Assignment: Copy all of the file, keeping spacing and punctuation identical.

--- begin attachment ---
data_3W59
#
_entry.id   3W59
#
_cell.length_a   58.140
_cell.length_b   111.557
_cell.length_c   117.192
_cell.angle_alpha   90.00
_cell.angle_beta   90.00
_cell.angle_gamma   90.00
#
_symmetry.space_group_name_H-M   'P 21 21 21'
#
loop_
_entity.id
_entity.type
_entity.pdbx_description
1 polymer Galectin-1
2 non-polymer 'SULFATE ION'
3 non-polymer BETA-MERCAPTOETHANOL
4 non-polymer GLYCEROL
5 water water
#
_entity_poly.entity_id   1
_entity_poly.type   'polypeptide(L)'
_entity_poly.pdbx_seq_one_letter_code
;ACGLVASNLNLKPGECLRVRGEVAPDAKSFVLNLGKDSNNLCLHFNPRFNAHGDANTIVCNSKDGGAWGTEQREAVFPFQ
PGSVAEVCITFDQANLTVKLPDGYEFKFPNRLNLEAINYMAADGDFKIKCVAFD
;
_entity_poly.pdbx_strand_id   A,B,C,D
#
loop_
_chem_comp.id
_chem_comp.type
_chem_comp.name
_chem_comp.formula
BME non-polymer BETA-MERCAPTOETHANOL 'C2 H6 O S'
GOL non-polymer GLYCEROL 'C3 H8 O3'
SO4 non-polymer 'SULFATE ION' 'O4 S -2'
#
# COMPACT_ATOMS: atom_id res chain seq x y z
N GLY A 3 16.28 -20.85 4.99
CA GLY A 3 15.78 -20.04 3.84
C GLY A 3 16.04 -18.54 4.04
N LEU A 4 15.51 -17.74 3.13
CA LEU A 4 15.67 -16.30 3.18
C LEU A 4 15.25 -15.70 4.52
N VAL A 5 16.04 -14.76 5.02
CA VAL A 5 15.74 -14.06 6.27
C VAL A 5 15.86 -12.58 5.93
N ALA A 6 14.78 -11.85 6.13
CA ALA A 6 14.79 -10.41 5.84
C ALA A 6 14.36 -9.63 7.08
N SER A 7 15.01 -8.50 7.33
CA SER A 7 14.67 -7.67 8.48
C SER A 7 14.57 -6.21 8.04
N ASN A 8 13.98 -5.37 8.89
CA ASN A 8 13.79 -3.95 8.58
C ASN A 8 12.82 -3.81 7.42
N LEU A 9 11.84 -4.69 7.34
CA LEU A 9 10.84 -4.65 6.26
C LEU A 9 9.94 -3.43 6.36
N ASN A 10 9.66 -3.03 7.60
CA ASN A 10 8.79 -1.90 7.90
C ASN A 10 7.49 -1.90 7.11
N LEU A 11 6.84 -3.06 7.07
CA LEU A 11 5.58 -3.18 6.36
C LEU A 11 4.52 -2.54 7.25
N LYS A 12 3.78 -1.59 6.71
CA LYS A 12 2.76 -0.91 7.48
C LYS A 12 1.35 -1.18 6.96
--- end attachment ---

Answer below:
data_3W59
#
_entry.id   3W59
#
_cell.length_a   58.140
_cell.length_b   111.557
_cell.length_c   117.192
_cell.angle_alpha   90.00
_cell.angle_beta   90.00
_cell.angle_gamma   90.00
#
_symmetry.space_group_name_H-M   'P 21 21 21'
#
loop_
_entity.id
_entity.type
_entity.pdbx_description
1 polymer Galectin-1
2 non-polymer 'SULFATE ION'
3 non-polymer BETA-MERCAPTOETHANOL
4 non-polymer GLYCEROL
5 water water
#
_entity_poly.entity_id   1
_entity_poly.type   'polypeptide(L)'
_entity_poly.pdbx_seq_one_letter_code
;ACGLVASNLNLKPGECLRVRGEVAPDAKSFVLNLGKDSNNLCLHFNPRFNAHGDANTIVCNSKDGGAWGTEQREAVFPFQ
PGSVAEVCITFDQANLTVKLPDGYEFKFPNRLNLEAINYMAADGDFKIKCVAFD
;
_entity_poly.pdbx_strand_id   A,B,C,D
#
loop_
_chem_comp.id
_chem_comp.type
_chem_comp.name
_chem_comp.formula
BME non-polymer BETA-MERCAPTOETHANOL 'C2 H6 O S'
GOL non-polymer GLYCEROL 'C3 H8 O3'
SO4 non-polymer 'SULFATE ION' 'O4 S -2'
#
# COMPACT_ATOMS: atom_id res chain seq x y z
N GLY A 3 16.28 -20.85 4.99
CA GLY A 3 15.78 -20.04 3.84
C GLY A 3 16.04 -18.54 4.04
N LEU A 4 15.51 -17.74 3.13
CA LEU A 4 15.67 -16.30 3.18
C LEU A 4 15.25 -15.70 4.52
N VAL A 5 16.04 -14.76 5.02
CA VAL A 5 15.74 -14.06 6.27
C VAL A 5 15.86 -12.58 5.93
N ALA A 6 14.78 -11.85 6.13
CA ALA A 6 14.79 -10.41 5.84
C ALA A 6 14.36 -9.63 7.08
N SER A 7 15.01 -8.50 7.33
CA SER A 7 14.67 -7.67 8.48
C SER A 7 14.57 -6.21 8.04
N ASN A 8 13.98 -5.37 8.89
CA ASN A 8 13.79 -3.95 8.58
C ASN A 8 12.82 -3.81 7.42
N LEU A 9 11.84 -4.69 7.34
CA LEU A 9 10.84 -4.65 6.26
C LEU A 9 9.94 -3.43 6.36
N ASN A 10 9.66 -3.03 7.60
CA ASN A 10 8.79 -1.90 7.90
C ASN A 10 7.49 -1.90 7.11
N LEU A 11 6.84 -3.06 7.07
CA LEU A 11 5.58 -3.18 6.36
C LEU A 11 4.52 -2.54 7.25
N LYS A 12 3.78 -1.59 6.71
CA LYS A 12 2.76 -0.91 7.48
C LYS A 12 1.35 -1.18 6.96